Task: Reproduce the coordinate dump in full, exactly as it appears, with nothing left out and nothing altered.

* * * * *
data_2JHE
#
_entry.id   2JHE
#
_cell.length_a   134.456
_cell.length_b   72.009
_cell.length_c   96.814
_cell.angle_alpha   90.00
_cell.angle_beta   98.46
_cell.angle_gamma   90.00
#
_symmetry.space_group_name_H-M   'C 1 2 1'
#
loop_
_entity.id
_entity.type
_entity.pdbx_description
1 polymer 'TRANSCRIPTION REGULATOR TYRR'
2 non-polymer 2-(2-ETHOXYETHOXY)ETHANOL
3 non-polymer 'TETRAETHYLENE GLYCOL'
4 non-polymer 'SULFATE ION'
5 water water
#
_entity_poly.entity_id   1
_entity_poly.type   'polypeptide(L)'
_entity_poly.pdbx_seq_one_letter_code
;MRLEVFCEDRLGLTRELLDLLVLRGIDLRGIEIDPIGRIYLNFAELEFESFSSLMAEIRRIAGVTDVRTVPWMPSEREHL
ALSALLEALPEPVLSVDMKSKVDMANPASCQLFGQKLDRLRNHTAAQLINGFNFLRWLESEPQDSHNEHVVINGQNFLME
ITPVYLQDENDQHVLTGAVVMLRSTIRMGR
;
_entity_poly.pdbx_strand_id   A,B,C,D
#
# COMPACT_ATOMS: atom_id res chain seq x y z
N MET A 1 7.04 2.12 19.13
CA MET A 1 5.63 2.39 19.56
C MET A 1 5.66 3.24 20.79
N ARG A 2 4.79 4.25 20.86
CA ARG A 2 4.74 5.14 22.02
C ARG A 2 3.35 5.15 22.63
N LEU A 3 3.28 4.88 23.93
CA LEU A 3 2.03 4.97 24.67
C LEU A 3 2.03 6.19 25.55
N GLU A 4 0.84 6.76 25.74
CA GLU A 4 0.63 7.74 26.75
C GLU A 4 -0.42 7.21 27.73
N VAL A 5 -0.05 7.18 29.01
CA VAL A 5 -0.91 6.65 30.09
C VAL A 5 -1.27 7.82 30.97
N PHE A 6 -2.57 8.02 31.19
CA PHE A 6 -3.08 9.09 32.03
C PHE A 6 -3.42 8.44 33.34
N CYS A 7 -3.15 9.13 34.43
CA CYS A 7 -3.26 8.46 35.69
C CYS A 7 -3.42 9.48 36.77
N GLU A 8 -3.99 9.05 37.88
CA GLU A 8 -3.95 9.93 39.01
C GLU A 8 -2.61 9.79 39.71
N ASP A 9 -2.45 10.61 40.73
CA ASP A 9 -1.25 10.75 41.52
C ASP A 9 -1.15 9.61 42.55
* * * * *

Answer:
data_2JHE
#
_entry.id   2JHE
#
_cell.length_a   134.456
_cell.length_b   72.009
_cell.length_c   96.814
_cell.angle_alpha   90.00
_cell.angle_beta   98.46
_cell.angle_gamma   90.00
#
_symmetry.space_group_name_H-M   'C 1 2 1'
#
loop_
_entity.id
_entity.type
_entity.pdbx_description
1 polymer 'TRANSCRIPTION REGULATOR TYRR'
2 non-polymer 2-(2-ETHOXYETHOXY)ETHANOL
3 non-polymer 'TETRAETHYLENE GLYCOL'
4 non-polymer 'SULFATE ION'
5 water water
#
_entity_poly.entity_id   1
_entity_poly.type   'polypeptide(L)'
_entity_poly.pdbx_seq_one_letter_code
;MRLEVFCEDRLGLTRELLDLLVLRGIDLRGIEIDPIGRIYLNFAELEFESFSSLMAEIRRIAGVTDVRTVPWMPSEREHL
ALSALLEALPEPVLSVDMKSKVDMANPASCQLFGQKLDRLRNHTAAQLINGFNFLRWLESEPQDSHNEHVVINGQNFLME
ITPVYLQDENDQHVLTGAVVMLRSTIRMGR
;
_entity_poly.pdbx_strand_id   A,B,C,D
#
# COMPACT_ATOMS: atom_id res chain seq x y z
N MET A 1 7.04 2.12 19.13
CA MET A 1 5.63 2.39 19.56
C MET A 1 5.66 3.24 20.79
N ARG A 2 4.79 4.25 20.86
CA ARG A 2 4.74 5.14 22.02
C ARG A 2 3.35 5.15 22.63
N LEU A 3 3.28 4.88 23.93
CA LEU A 3 2.03 4.97 24.67
C LEU A 3 2.03 6.19 25.55
N GLU A 4 0.84 6.76 25.74
CA GLU A 4 0.63 7.74 26.75
C GLU A 4 -0.42 7.21 27.73
N VAL A 5 -0.05 7.18 29.01
CA VAL A 5 -0.91 6.65 30.09
C VAL A 5 -1.27 7.82 30.97
N PHE A 6 -2.57 8.02 31.19
CA PHE A 6 -3.08 9.09 32.03
C PHE A 6 -3.42 8.44 33.34
N CYS A 7 -3.15 9.13 34.43
CA CYS A 7 -3.26 8.46 35.69
C CYS A 7 -3.42 9.48 36.77
N GLU A 8 -3.99 9.05 37.88
CA GLU A 8 -3.95 9.93 39.01
C GLU A 8 -2.61 9.79 39.71
N ASP A 9 -2.45 10.61 40.73
CA ASP A 9 -1.25 10.75 41.52
C ASP A 9 -1.15 9.61 42.55